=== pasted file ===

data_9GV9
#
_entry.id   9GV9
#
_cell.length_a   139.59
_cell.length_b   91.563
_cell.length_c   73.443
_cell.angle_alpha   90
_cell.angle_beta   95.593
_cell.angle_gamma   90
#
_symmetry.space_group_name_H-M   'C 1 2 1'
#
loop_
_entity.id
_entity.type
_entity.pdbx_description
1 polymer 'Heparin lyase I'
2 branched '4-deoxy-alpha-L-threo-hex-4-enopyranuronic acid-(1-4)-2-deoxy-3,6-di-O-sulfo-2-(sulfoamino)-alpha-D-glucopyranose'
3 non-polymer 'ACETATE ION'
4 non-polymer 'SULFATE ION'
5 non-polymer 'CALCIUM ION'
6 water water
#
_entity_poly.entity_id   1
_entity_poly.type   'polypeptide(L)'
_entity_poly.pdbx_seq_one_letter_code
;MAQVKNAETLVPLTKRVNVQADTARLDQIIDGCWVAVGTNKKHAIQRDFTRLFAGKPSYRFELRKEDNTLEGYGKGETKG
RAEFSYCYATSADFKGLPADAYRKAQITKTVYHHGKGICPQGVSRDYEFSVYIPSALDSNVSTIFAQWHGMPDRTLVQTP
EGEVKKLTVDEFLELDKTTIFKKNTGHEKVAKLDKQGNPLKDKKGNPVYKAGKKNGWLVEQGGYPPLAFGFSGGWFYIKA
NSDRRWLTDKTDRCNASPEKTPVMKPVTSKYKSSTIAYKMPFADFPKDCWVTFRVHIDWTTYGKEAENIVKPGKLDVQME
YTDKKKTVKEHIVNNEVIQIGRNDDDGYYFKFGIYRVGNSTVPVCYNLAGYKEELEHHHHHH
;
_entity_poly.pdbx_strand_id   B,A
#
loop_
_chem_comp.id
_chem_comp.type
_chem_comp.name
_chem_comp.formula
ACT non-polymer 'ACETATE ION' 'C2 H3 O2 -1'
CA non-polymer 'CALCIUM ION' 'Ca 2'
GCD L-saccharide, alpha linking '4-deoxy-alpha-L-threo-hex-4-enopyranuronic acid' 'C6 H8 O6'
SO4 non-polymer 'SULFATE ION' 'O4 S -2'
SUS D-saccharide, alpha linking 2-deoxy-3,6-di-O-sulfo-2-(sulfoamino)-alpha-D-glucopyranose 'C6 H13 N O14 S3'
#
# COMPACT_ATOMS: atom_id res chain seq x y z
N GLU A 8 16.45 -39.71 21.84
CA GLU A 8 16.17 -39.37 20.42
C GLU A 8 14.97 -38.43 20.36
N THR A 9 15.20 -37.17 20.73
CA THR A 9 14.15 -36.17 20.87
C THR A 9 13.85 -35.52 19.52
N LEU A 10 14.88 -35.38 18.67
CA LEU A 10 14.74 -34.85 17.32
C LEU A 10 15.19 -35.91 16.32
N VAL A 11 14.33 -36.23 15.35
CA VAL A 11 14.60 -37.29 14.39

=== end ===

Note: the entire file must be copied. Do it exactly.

data_9GV9
#
_entry.id   9GV9
#
_cell.length_a   139.59
_cell.length_b   91.563
_cell.length_c   73.443
_cell.angle_alpha   90
_cell.angle_beta   95.593
_cell.angle_gamma   90
#
_symmetry.space_group_name_H-M   'C 1 2 1'
#
loop_
_entity.id
_entity.type
_entity.pdbx_description
1 polymer 'Heparin lyase I'
2 branched '4-deoxy-alpha-L-threo-hex-4-enopyranuronic acid-(1-4)-2-deoxy-3,6-di-O-sulfo-2-(sulfoamino)-alpha-D-glucopyranose'
3 non-polymer 'ACETATE ION'
4 non-polymer 'SULFATE ION'
5 non-polymer 'CALCIUM ION'
6 water water
#
_entity_poly.entity_id   1
_entity_poly.type   'polypeptide(L)'
_entity_poly.pdbx_seq_one_letter_code
;MAQVKNAETLVPLTKRVNVQADTARLDQIIDGCWVAVGTNKKHAIQRDFTRLFAGKPSYRFELRKEDNTLEGYGKGETKG
RAEFSYCYATSADFKGLPADAYRKAQITKTVYHHGKGICPQGVSRDYEFSVYIPSALDSNVSTIFAQWHGMPDRTLVQTP
EGEVKKLTVDEFLELDKTTIFKKNTGHEKVAKLDKQGNPLKDKKGNPVYKAGKKNGWLVEQGGYPPLAFGFSGGWFYIKA
NSDRRWLTDKTDRCNASPEKTPVMKPVTSKYKSSTIAYKMPFADFPKDCWVTFRVHIDWTTYGKEAENIVKPGKLDVQME
YTDKKKTVKEHIVNNEVIQIGRNDDDGYYFKFGIYRVGNSTVPVCYNLAGYKEELEHHHHHH
;
_entity_poly.pdbx_strand_id   B,A
#
loop_
_chem_comp.id
_chem_comp.type
_chem_comp.name
_chem_comp.formula
ACT non-polymer 'ACETATE ION' 'C2 H3 O2 -1'
CA non-polymer 'CALCIUM ION' 'Ca 2'
GCD L-saccharide, alpha linking '4-deoxy-alpha-L-threo-hex-4-enopyranuronic acid' 'C6 H8 O6'
SO4 non-polymer 'SULFATE ION' 'O4 S -2'
SUS D-saccharide, alpha linking 2-deoxy-3,6-di-O-sulfo-2-(sulfoamino)-alpha-D-glucopyranose 'C6 H13 N O14 S3'
#
# COMPACT_ATOMS: atom_id res chain seq x y z
N GLU A 8 16.45 -39.71 21.84
CA GLU A 8 16.17 -39.37 20.42
C GLU A 8 14.97 -38.43 20.36
N THR A 9 15.20 -37.17 20.73
CA THR A 9 14.15 -36.17 20.87
C THR A 9 13.85 -35.52 19.52
N LEU A 10 14.88 -35.38 18.67
CA LEU A 10 14.74 -34.85 17.32
C LEU A 10 15.19 -35.91 16.32
N VAL A 11 14.33 -36.23 15.35
CA VAL A 11 14.60 -37.29 14.39